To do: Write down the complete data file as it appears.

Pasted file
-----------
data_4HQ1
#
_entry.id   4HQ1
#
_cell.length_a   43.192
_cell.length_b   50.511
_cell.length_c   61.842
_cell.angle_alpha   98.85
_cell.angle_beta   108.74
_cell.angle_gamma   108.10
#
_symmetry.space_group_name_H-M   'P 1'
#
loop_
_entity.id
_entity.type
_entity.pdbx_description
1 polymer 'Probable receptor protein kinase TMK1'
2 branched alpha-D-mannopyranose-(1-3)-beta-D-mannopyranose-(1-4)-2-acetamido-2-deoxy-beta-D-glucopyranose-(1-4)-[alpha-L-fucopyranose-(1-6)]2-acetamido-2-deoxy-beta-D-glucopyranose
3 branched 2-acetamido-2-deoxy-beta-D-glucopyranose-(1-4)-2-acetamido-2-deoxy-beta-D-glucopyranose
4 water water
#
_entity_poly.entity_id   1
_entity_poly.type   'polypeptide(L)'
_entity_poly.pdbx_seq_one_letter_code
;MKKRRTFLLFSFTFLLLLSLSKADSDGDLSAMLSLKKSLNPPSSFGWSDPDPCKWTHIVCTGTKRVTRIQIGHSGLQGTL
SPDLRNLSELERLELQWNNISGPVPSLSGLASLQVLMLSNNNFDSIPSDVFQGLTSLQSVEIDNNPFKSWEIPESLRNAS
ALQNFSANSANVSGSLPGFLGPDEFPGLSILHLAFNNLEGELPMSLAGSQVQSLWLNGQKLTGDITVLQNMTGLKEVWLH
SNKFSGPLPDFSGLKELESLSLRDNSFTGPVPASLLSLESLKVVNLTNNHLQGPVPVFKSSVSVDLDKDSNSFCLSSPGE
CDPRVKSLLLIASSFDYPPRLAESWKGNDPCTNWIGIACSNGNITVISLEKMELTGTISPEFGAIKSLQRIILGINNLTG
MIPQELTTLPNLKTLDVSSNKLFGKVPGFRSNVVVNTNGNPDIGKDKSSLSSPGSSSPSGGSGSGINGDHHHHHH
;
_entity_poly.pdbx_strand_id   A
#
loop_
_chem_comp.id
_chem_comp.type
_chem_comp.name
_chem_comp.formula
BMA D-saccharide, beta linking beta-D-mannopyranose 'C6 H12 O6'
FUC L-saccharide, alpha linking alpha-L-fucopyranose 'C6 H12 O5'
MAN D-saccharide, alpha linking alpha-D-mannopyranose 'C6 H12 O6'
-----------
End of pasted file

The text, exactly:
data_4HQ1
#
_entry.id   4HQ1
#
_cell.length_a   43.192
_cell.length_b   50.511
_cell.length_c   61.842
_cell.angle_alpha   98.85
_cell.angle_beta   108.74
_cell.angle_gamma   108.10
#
_symmetry.space_group_name_H-M   'P 1'
#
loop_
_entity.id
_entity.type
_entity.pdbx_description
1 polymer 'Probable receptor protein kinase TMK1'
2 branched alpha-D-mannopyranose-(1-3)-beta-D-mannopyranose-(1-4)-2-acetamido-2-deoxy-beta-D-glucopyranose-(1-4)-[alpha-L-fucopyranose-(1-6)]2-acetamido-2-deoxy-beta-D-glucopyranose
3 branched 2-acetamido-2-deoxy-beta-D-glucopyranose-(1-4)-2-acetamido-2-deoxy-beta-D-glucopyranose
4 water water
#
_entity_poly.entity_id   1
_entity_poly.type   'polypeptide(L)'
_entity_poly.pdbx_seq_one_letter_code
;MKKRRTFLLFSFTFLLLLSLSKADSDGDLSAMLSLKKSLNPPSSFGWSDPDPCKWTHIVCTGTKRVTRIQIGHSGLQGTL
SPDLRNLSELERLELQWNNISGPVPSLSGLASLQVLMLSNNNFDSIPSDVFQGLTSLQSVEIDNNPFKSWEIPESLRNAS
ALQNFSANSANVSGSLPGFLGPDEFPGLSILHLAFNNLEGELPMSLAGSQVQSLWLNGQKLTGDITVLQNMTGLKEVWLH
SNKFSGPLPDFSGLKELESLSLRDNSFTGPVPASLLSLESLKVVNLTNNHLQGPVPVFKSSVSVDLDKDSNSFCLSSPGE
CDPRVKSLLLIASSFDYPPRLAESWKGNDPCTNWIGIACSNGNITVISLEKMELTGTISPEFGAIKSLQRIILGINNLTG
MIPQELTTLPNLKTLDVSSNKLFGKVPGFRSNVVVNTNGNPDIGKDKSSLSSPGSSSPSGGSGSGINGDHHHHHH
;
_entity_poly.pdbx_strand_id   A
#
loop_
_chem_comp.id
_chem_comp.type
_chem_comp.name
_chem_comp.formula
BMA D-saccharide, beta linking beta-D-mannopyranose 'C6 H12 O6'
FUC L-saccharide, alpha linking alpha-L-fucopyranose 'C6 H12 O5'
MAN D-saccharide, alpha linking alpha-D-mannopyranose 'C6 H12 O6'